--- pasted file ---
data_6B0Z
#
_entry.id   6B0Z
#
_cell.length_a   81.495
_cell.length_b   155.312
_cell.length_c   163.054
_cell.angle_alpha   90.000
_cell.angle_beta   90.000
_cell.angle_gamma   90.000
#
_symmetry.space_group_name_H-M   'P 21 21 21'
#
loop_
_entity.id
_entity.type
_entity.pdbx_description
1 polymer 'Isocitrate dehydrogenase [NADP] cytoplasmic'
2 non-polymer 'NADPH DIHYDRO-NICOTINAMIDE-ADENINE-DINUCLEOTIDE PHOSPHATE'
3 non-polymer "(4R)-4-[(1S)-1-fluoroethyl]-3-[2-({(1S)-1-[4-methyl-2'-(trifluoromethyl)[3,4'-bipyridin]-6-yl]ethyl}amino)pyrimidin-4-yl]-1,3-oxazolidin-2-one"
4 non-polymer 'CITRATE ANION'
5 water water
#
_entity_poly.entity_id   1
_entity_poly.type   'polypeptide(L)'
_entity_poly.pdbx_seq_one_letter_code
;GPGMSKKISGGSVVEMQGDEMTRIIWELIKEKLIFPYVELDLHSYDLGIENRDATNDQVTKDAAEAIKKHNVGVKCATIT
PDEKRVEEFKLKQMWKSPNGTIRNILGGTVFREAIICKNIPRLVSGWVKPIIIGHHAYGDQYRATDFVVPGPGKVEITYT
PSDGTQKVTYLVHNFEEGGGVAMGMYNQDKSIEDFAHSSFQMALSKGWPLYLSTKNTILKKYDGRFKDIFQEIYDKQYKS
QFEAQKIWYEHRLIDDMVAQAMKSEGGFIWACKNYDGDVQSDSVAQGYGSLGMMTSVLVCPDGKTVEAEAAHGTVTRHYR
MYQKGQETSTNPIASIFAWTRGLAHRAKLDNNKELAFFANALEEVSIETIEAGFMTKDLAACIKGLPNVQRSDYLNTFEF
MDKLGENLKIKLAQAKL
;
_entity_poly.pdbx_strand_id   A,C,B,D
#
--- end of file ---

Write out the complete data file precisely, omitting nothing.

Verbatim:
data_6B0Z
#
_entry.id   6B0Z
#
_cell.length_a   81.495
_cell.length_b   155.312
_cell.length_c   163.054
_cell.angle_alpha   90.000
_cell.angle_beta   90.000
_cell.angle_gamma   90.000
#
_symmetry.space_group_name_H-M   'P 21 21 21'
#
loop_
_entity.id
_entity.type
_entity.pdbx_description
1 polymer 'Isocitrate dehydrogenase [NADP] cytoplasmic'
2 non-polymer 'NADPH DIHYDRO-NICOTINAMIDE-ADENINE-DINUCLEOTIDE PHOSPHATE'
3 non-polymer "(4R)-4-[(1S)-1-fluoroethyl]-3-[2-({(1S)-1-[4-methyl-2'-(trifluoromethyl)[3,4'-bipyridin]-6-yl]ethyl}amino)pyrimidin-4-yl]-1,3-oxazolidin-2-one"
4 non-polymer 'CITRATE ANION'
5 water water
#
_entity_poly.entity_id   1
_entity_poly.type   'polypeptide(L)'
_entity_poly.pdbx_seq_one_letter_code
;GPGMSKKISGGSVVEMQGDEMTRIIWELIKEKLIFPYVELDLHSYDLGIENRDATNDQVTKDAAEAIKKHNVGVKCATIT
PDEKRVEEFKLKQMWKSPNGTIRNILGGTVFREAIICKNIPRLVSGWVKPIIIGHHAYGDQYRATDFVVPGPGKVEITYT
PSDGTQKVTYLVHNFEEGGGVAMGMYNQDKSIEDFAHSSFQMALSKGWPLYLSTKNTILKKYDGRFKDIFQEIYDKQYKS
QFEAQKIWYEHRLIDDMVAQAMKSEGGFIWACKNYDGDVQSDSVAQGYGSLGMMTSVLVCPDGKTVEAEAAHGTVTRHYR
MYQKGQETSTNPIASIFAWTRGLAHRAKLDNNKELAFFANALEEVSIETIEAGFMTKDLAACIKGLPNVQRSDYLNTFEF
MDKLGENLKIKLAQAKL
;
_entity_poly.pdbx_strand_id   A,C,B,D
#